It is no secret that modern art, with its embrace of so-called primitivist motifs and simultaneous idealization and disparagement of non-European cultures, also profited from the ravages of global capitalism. Pessoa’s poetry was no exception. By placing Pessoa in this larger setting, Zenith makes his urgent abdications of identity as much a response to world-historical events as a private psychological compulsion ... A successful biography will have to do at least one of two things: present new information about its subject or cast well-established facts in a new light. Pessoa does both, in elegant, engaging prose that has the propulsive energy of a historical novel fueled by the occasional jolt of surrealism ... Zenith has also done considerable work translating unpublished documents and recovering the stories behind Pessoa’s failed magazine projects ... At its best, Zenith’s biography is an act of intellectual magic in exactly this sense. By giving Pessoa the kind of body he never really wanted—distinct, desiring, of the world and not merely surrounded by it—the book reconciles this singularly single being to his multiple selves.
Even now, Fernando Pessoa (1888-1935) remains, in the English-speaking world at least, one of the lesser-known of the truly great writers of the 20th century. This immense, magnificent biography by Richard Zenith is going to change that ... you finish wholly engrossed, not wanting the book one page shorter, despite all the Portuguese history and side biographies that bulk it up. And the reason for that is Pessoa’s own writing, so perfectly introduced, quoted and translated by Zenith throughout. It justifies all this demand on your attention: so direct and original, possessing throughout — despite Pessoa’s disbelief in there being any such thing as an essential self — the radical honesty that’s the mark of all great writing.
Mammoth, definitive and sublime, Richard Zenith’s new biography, Pessoa, gives us a group portrait of the writer and his cast of alternate selves — along with a perceptive reading of what it meant for Pessoa to multiply (or did he fracture?) like this. What problems did it solve — and invite? Zenith has written the only kind of biography of Pessoa truly permissible, an account of a life that plucks at the very borders and burdens of the notion of a self ... When we praise biographies, we often praise stamina and thoroughness, a kind of density of detail — the subject seems to live again. In reading Pessoa, it was the necessity of a certain kind of tact that struck me. Zenith reconstructs a life with supple scholarship and just the right kind of proportion, applying the right amount of pressure on those formative experiences of childhood, grief, sexual anxiety and humiliation, early ecstatic encounters with art — never losing sight of the fact that Pessoa’s real life happened elsewhere, as for many writers, alone and at his desk.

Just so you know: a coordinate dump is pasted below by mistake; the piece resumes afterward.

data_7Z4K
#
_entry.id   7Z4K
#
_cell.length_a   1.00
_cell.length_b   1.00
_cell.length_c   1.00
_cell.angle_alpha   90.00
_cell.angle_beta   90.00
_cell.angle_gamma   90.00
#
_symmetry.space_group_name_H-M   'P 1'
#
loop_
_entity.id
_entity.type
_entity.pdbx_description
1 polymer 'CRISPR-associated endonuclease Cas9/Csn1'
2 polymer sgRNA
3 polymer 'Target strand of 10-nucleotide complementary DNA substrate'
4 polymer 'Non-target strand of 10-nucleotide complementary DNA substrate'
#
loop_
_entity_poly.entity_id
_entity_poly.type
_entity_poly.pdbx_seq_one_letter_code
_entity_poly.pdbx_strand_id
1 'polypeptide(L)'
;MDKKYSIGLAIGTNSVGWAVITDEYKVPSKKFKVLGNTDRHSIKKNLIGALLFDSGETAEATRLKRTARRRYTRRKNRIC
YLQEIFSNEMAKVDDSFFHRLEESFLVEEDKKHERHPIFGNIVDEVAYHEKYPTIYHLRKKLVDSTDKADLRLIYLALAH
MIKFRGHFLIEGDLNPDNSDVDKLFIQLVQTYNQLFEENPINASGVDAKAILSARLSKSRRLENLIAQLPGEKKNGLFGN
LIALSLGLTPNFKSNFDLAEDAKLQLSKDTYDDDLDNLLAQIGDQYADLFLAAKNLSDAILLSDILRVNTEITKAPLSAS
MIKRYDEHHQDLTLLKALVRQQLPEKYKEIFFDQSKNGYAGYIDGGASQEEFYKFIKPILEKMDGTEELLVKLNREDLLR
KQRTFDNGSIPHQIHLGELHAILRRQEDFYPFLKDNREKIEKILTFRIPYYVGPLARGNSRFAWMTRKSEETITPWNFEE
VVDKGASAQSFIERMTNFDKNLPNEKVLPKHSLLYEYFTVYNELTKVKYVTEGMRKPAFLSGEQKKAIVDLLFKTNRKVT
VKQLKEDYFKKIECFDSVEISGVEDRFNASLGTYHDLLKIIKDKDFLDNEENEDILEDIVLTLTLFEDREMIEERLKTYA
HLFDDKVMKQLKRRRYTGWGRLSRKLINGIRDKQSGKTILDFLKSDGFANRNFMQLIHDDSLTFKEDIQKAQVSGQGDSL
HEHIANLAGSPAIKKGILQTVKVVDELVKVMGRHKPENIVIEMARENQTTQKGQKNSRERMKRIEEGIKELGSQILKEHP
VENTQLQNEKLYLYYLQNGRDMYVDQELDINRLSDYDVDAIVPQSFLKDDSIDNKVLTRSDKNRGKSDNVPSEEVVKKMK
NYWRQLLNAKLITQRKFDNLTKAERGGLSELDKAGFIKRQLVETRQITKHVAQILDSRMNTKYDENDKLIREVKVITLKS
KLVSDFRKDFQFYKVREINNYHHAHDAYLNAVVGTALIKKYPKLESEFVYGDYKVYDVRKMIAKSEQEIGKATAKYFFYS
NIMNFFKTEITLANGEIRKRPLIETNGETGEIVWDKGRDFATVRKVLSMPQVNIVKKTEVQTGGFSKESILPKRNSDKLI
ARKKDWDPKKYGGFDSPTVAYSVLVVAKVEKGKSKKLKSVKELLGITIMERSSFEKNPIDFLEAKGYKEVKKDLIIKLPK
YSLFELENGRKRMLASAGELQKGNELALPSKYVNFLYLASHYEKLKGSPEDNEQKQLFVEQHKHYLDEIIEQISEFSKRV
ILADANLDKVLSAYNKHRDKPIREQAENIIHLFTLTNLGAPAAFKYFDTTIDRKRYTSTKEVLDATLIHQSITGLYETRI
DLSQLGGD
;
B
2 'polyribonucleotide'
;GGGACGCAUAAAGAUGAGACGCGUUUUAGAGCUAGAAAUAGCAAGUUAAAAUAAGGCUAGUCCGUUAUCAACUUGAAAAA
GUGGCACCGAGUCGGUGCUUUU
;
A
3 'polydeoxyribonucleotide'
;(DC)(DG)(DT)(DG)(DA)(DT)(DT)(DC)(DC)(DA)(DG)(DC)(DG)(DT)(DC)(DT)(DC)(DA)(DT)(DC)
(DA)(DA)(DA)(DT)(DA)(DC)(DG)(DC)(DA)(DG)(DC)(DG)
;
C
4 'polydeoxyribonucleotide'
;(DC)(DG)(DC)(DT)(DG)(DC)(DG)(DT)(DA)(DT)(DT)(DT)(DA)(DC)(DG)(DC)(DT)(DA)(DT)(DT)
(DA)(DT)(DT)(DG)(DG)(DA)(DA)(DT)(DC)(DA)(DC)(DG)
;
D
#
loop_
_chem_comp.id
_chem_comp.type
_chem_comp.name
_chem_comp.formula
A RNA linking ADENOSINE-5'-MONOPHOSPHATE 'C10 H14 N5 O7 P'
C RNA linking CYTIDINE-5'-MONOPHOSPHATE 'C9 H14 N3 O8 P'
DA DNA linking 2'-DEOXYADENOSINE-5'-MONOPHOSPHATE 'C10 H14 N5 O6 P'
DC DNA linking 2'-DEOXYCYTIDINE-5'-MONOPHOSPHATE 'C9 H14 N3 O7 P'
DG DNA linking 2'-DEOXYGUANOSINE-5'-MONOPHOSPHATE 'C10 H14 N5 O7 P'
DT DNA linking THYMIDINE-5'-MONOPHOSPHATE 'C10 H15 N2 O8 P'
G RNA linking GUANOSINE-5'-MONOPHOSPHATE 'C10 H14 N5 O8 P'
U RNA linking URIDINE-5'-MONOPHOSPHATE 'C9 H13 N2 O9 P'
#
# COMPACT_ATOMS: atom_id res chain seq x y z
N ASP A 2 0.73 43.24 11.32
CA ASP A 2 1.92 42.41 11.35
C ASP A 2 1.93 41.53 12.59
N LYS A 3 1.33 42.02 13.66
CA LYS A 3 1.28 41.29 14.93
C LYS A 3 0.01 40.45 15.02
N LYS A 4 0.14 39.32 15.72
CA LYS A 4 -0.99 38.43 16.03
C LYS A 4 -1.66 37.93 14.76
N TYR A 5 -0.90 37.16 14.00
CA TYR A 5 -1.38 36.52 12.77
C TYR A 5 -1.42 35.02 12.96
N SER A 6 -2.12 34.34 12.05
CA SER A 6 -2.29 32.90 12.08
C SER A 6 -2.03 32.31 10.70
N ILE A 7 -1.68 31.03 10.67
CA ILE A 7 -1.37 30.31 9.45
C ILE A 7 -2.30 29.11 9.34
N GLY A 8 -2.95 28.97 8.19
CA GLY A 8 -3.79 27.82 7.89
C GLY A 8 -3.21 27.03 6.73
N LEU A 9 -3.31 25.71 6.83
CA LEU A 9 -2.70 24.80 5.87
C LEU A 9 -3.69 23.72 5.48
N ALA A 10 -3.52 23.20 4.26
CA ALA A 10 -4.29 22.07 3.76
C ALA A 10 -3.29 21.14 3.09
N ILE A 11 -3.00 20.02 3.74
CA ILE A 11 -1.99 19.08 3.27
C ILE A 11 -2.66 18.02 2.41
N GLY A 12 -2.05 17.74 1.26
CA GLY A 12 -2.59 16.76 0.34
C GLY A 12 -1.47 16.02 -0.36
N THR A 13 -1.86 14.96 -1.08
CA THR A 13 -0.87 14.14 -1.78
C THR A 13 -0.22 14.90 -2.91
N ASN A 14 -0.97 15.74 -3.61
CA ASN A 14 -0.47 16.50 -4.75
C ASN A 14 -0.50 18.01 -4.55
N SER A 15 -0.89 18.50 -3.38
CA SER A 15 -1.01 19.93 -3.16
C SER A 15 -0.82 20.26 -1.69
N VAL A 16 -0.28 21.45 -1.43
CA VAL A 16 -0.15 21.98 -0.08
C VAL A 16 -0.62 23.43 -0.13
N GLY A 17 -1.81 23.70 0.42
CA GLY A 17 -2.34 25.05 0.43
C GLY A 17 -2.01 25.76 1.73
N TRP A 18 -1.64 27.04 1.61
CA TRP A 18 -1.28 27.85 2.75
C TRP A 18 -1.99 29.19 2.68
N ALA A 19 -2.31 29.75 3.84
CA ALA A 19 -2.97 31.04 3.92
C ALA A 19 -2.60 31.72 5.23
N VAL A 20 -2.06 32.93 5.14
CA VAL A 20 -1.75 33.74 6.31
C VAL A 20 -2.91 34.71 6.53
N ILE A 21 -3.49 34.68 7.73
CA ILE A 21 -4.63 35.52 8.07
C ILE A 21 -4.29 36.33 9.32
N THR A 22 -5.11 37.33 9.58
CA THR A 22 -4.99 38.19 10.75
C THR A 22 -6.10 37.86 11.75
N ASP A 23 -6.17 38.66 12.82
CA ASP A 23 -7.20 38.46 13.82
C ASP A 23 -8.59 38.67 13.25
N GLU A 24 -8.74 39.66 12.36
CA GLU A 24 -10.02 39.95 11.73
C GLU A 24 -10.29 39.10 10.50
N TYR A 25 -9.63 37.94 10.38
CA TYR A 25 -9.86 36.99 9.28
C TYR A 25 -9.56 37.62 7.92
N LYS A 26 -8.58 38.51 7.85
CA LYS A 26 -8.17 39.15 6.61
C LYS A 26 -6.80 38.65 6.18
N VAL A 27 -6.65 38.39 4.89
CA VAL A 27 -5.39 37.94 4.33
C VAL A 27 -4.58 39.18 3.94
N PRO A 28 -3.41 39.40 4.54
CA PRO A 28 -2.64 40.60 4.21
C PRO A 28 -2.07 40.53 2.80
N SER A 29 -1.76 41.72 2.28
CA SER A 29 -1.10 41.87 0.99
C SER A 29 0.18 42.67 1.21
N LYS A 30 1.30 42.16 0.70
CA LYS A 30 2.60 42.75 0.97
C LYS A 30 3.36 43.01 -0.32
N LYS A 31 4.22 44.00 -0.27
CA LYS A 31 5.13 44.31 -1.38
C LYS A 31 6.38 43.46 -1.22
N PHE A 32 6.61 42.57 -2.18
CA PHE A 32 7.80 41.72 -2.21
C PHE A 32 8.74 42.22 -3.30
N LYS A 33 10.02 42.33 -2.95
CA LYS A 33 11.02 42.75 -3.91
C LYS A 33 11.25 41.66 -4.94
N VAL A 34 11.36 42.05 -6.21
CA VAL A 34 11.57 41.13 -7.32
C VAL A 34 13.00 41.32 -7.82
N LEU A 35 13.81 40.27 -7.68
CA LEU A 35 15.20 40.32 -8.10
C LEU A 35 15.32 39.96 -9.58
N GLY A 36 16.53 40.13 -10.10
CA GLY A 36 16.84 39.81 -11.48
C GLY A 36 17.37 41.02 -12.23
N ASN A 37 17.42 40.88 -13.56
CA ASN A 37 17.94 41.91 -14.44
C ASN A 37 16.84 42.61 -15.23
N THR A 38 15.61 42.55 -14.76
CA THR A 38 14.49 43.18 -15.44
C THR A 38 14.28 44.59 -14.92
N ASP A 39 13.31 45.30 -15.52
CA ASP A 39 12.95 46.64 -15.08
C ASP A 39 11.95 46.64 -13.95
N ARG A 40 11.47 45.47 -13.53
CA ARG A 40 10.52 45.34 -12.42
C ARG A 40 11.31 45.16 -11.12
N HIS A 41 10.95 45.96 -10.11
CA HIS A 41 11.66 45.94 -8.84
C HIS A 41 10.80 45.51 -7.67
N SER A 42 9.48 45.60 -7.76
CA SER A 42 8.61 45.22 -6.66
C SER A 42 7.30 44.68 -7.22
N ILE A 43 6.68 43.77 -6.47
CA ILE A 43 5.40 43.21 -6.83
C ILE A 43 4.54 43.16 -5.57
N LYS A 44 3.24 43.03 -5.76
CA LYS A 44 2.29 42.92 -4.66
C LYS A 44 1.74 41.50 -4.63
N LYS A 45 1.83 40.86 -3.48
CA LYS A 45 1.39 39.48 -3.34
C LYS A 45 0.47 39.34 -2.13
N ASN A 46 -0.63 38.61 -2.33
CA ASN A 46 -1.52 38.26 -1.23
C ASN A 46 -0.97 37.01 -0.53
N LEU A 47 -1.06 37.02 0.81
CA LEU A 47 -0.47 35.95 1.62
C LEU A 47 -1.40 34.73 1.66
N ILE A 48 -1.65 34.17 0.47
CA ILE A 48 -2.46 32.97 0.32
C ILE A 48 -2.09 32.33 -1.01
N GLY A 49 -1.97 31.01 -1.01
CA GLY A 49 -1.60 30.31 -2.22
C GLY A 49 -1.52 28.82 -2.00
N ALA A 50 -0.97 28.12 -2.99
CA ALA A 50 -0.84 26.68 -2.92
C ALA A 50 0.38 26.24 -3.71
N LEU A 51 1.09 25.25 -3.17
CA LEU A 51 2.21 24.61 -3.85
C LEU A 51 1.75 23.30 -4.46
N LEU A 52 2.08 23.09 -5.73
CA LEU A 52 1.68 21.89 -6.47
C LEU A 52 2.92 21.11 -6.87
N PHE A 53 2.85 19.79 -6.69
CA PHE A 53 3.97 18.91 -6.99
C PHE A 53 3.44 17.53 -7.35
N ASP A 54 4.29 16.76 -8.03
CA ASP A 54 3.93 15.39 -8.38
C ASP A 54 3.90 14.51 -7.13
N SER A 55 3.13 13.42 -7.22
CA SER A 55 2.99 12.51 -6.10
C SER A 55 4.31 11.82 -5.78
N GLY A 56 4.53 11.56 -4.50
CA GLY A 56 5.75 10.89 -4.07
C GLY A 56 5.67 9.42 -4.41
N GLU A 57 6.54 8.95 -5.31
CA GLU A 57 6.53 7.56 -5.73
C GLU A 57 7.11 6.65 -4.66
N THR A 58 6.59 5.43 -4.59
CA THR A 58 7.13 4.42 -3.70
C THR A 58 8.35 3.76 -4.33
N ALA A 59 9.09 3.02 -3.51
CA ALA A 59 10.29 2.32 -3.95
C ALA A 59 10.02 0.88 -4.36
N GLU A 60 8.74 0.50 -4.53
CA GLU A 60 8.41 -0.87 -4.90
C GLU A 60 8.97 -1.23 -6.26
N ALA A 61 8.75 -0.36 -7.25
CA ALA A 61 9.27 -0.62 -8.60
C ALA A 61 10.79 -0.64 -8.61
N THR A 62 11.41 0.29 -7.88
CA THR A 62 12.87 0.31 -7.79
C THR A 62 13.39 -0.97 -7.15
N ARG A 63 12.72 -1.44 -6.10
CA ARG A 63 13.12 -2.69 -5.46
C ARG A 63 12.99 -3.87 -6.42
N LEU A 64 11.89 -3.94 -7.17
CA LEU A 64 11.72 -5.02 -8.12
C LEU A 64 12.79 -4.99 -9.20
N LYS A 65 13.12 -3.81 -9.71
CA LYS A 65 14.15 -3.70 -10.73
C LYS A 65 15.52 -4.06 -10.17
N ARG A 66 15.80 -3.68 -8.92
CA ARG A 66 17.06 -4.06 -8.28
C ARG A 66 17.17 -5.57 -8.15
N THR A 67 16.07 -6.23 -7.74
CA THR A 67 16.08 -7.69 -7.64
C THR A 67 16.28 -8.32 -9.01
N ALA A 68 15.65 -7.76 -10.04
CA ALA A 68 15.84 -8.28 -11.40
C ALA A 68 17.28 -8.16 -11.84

... monumental ... Pessoa, who had few intimates in life, is lucky to have found this posthumous friend. Zenith’s book is long, though not much longer than the biography published 71 years ago, and if it includes facts that were already known as well as facts that have come to light, its real merits lie elsewhere ... Zenith brings a nuanced understanding to this question, and describes how the poet finally sublimated his erotic yearnings into a mystical chastity ... The poet’s struggles with his sexuality, his inability to finish projects, his swings between grandiosity and depression, his splintered sense of self: All of this sounds awfully familiar to anyone who has studied alcoholism. So, of course, does Pessoa’s death at 47, as an old man, his body wasted by drink. Yet in a book filled with so much highly informed psychological speculation, Zenith mostly steers clear of this aspect ... Unlike so many writers, who built a nicely furnished house or even a neighborhood, Pessoa really did build an entire city. Incomplete — hieratic — chaotic: but a city nonetheless. It was a city that needed a guide. Thanks to Zenith, it has one at last.